Yoel Romero is upset at the Illinois State Athletic Commission and he’s primed to do something about it.
Romero plans on taking the the regulatory body to court after what he feels like was an injustice during his weight cut last week, Romero’s agent Malki Kawa told Ariel Helwani on Monday’s edition of The MMA Hour.
“We’re gonna sue them,” Kawa said. “I’m gonna send the paperwork soon. It’s going out probably this week.”
Romero missed weight on his first attempt by one pound Friday, ahead of what would have been a title fight against Robert Whittaker in the main event of UFC 225 in Chicago. Per commission rule, Romero then had two extra hours to shed the final pound and make championship weight at 185.
However, Romero and his team are saying that commission director Nancy Illg pulled the plug on the weight cut only an hour into what was supposed to be a two-hour window. Per Romero’s team, doctors on hand during the cut said Romero could keep going, but Illg said no, because she didn’t feel comfortable letting him dehydrate himself any more. Romero ended up missing weight by .2 pounds on his second attempt, making the fight no longer for a title.
“I don’t know why, but it’s terrible,” Romero said. “It’s a very terrible decision. I had only 45 minutes.”
Romero’s other agent, Abe Kawa, Malki’s brother, said Monday on The MMA Hour that the plan once they knew Romero could get an extra two hours if he was within three pounds on the first attempt was to take them and utilize them. Abe Kawa said he found that information out early Friday morning before weigh-ins.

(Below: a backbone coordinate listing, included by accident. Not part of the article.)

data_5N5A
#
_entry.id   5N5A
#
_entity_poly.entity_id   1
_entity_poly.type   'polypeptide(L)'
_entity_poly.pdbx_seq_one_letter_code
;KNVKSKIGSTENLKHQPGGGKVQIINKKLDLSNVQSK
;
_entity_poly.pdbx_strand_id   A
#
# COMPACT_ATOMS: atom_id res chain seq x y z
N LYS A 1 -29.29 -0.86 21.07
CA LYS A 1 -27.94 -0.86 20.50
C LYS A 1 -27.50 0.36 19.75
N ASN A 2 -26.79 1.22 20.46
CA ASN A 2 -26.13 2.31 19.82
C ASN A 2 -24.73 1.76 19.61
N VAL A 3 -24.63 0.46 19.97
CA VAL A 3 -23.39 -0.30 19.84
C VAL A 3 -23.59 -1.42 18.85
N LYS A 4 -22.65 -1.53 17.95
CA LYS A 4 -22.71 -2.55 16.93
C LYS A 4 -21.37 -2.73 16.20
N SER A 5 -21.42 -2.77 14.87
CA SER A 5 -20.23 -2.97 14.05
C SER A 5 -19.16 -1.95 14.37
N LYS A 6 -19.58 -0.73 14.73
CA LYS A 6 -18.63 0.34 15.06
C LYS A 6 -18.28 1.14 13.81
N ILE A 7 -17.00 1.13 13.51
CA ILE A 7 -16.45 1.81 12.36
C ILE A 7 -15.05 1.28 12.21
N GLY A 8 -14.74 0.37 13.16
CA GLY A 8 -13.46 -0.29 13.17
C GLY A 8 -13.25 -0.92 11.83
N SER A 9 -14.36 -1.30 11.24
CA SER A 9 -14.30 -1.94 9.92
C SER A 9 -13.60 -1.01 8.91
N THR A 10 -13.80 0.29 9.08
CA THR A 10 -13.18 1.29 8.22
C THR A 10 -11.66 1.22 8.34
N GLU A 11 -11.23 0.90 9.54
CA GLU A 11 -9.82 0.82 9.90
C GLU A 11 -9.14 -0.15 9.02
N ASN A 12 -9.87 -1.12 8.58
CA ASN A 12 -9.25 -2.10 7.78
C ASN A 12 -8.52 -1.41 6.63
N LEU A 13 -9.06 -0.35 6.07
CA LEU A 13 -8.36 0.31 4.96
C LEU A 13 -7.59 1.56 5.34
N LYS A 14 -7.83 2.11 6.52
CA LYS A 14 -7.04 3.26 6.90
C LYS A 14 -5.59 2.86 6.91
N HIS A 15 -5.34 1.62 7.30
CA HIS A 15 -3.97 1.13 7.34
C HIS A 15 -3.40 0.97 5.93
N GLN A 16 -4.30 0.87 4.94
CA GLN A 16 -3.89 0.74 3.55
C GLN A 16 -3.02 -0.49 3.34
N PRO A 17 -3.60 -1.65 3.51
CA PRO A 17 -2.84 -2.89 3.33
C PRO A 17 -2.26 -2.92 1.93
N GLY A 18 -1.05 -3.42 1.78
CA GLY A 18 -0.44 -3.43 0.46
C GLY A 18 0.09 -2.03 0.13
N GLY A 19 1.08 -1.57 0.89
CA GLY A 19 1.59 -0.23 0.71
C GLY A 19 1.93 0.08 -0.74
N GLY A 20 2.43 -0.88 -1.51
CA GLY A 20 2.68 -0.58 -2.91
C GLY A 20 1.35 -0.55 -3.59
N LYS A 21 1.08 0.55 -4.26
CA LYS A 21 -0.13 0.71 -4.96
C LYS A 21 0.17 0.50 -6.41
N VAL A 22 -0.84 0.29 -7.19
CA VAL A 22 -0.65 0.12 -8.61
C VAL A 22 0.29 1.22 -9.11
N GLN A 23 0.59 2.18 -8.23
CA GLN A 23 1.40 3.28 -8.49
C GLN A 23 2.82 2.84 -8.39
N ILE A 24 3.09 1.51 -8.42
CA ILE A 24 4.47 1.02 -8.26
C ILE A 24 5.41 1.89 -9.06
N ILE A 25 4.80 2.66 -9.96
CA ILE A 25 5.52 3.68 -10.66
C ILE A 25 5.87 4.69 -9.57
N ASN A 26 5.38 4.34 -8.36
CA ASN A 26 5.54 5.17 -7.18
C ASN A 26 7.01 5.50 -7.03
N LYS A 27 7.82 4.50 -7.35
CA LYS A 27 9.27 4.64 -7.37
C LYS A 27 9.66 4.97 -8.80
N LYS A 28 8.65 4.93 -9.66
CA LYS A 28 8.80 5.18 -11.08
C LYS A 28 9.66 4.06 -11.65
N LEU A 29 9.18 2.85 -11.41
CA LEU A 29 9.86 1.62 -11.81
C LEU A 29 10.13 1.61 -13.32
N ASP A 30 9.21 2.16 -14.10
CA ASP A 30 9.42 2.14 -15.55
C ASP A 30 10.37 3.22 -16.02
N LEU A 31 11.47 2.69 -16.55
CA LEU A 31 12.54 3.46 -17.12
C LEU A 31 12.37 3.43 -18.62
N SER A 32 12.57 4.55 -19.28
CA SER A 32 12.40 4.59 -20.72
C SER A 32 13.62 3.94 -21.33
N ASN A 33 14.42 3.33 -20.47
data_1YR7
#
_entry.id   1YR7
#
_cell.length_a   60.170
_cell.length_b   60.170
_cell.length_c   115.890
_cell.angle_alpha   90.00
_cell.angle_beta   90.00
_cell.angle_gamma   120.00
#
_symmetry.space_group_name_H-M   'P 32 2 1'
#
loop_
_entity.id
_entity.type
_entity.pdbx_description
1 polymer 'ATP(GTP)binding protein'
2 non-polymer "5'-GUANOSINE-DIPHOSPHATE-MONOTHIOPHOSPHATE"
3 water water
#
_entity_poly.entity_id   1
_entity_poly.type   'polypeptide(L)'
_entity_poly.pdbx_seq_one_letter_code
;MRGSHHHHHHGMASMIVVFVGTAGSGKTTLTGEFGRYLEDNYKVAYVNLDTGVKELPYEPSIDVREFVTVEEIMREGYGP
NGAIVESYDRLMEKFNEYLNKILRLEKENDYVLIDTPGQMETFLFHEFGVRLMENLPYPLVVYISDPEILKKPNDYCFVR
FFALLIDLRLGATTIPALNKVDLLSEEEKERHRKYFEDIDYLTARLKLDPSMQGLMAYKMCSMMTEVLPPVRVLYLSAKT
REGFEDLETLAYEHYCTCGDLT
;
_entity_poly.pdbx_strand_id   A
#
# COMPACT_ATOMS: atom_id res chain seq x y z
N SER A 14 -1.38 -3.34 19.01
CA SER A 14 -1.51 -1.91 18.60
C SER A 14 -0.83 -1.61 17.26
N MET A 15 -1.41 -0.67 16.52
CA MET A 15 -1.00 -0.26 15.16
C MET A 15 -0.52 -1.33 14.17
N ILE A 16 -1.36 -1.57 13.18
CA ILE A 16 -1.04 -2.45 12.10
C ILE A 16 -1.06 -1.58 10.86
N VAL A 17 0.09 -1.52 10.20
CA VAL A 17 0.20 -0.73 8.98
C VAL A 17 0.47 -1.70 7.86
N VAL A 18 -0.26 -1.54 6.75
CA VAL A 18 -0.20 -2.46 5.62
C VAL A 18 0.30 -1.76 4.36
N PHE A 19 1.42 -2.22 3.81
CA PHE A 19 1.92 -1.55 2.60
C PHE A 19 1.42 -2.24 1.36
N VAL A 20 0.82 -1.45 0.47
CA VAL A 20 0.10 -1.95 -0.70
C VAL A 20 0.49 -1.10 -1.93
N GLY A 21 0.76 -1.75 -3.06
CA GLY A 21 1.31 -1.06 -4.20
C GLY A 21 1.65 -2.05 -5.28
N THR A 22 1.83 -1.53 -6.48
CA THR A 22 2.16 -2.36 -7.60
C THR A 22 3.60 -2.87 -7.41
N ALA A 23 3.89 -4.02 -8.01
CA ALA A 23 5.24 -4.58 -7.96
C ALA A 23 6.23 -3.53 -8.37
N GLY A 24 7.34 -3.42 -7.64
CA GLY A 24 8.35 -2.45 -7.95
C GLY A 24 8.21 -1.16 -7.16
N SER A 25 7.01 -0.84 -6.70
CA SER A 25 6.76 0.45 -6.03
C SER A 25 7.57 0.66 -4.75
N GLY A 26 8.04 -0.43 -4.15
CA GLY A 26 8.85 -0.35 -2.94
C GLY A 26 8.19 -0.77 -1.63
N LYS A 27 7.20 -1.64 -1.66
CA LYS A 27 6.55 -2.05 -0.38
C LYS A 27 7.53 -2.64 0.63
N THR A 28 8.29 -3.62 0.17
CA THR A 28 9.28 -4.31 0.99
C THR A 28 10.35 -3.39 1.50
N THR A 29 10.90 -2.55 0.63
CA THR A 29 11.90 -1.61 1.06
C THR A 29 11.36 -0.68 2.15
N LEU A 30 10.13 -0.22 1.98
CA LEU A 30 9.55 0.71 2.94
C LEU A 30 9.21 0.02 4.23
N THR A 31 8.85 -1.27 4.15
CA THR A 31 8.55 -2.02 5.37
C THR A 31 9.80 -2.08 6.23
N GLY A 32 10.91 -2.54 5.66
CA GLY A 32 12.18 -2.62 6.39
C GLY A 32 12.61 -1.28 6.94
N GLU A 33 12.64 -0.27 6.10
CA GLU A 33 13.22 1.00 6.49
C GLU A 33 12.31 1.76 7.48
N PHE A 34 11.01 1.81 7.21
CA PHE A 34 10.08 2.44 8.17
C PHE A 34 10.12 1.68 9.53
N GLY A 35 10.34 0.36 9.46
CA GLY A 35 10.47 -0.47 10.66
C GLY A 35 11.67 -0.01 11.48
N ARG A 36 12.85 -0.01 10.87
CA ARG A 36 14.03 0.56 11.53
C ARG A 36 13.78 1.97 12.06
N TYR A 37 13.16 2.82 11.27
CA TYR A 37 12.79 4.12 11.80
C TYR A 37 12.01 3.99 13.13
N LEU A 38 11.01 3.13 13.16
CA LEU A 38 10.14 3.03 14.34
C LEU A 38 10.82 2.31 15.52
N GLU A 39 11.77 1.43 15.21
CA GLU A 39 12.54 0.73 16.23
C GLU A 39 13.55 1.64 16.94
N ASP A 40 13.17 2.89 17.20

“The whole plan was to use those two hours,” Abe Kawa said. “So everything we did from that point going forward in the weight cut was to use those extra two hours slotted to us.”
Abe Kawa said Illg told him she was making an “administrative call” to stop the weight cut despite clearance from doctors. Malki Kawa said Romero lost 20 percent of his purse due to missing weight and missed out on the $50,000 Fight of the Night bonus, too.
Illg referred reporters Friday to the Illinois state press office regarding the situation. The Illinois Department of Financial and Professional Regulation, which oversees the commission, has yet to respond to requests for comment from MMA Fighting.
Romero ended up falling to Whittaker by split decision in the fight, though many — including Romero and his team — thought Romero won or was at least a draw.
“I’m very professional,” Romero said. “That’s a decision for the judge. But I know I win. I know 100 percent I win. I know I don’t lose it. End of the day, the people know. The people see what happened. The people can see what’s going on, what happened Saturday night in Chicago. Honestly, I win the fight. But it is what it is.”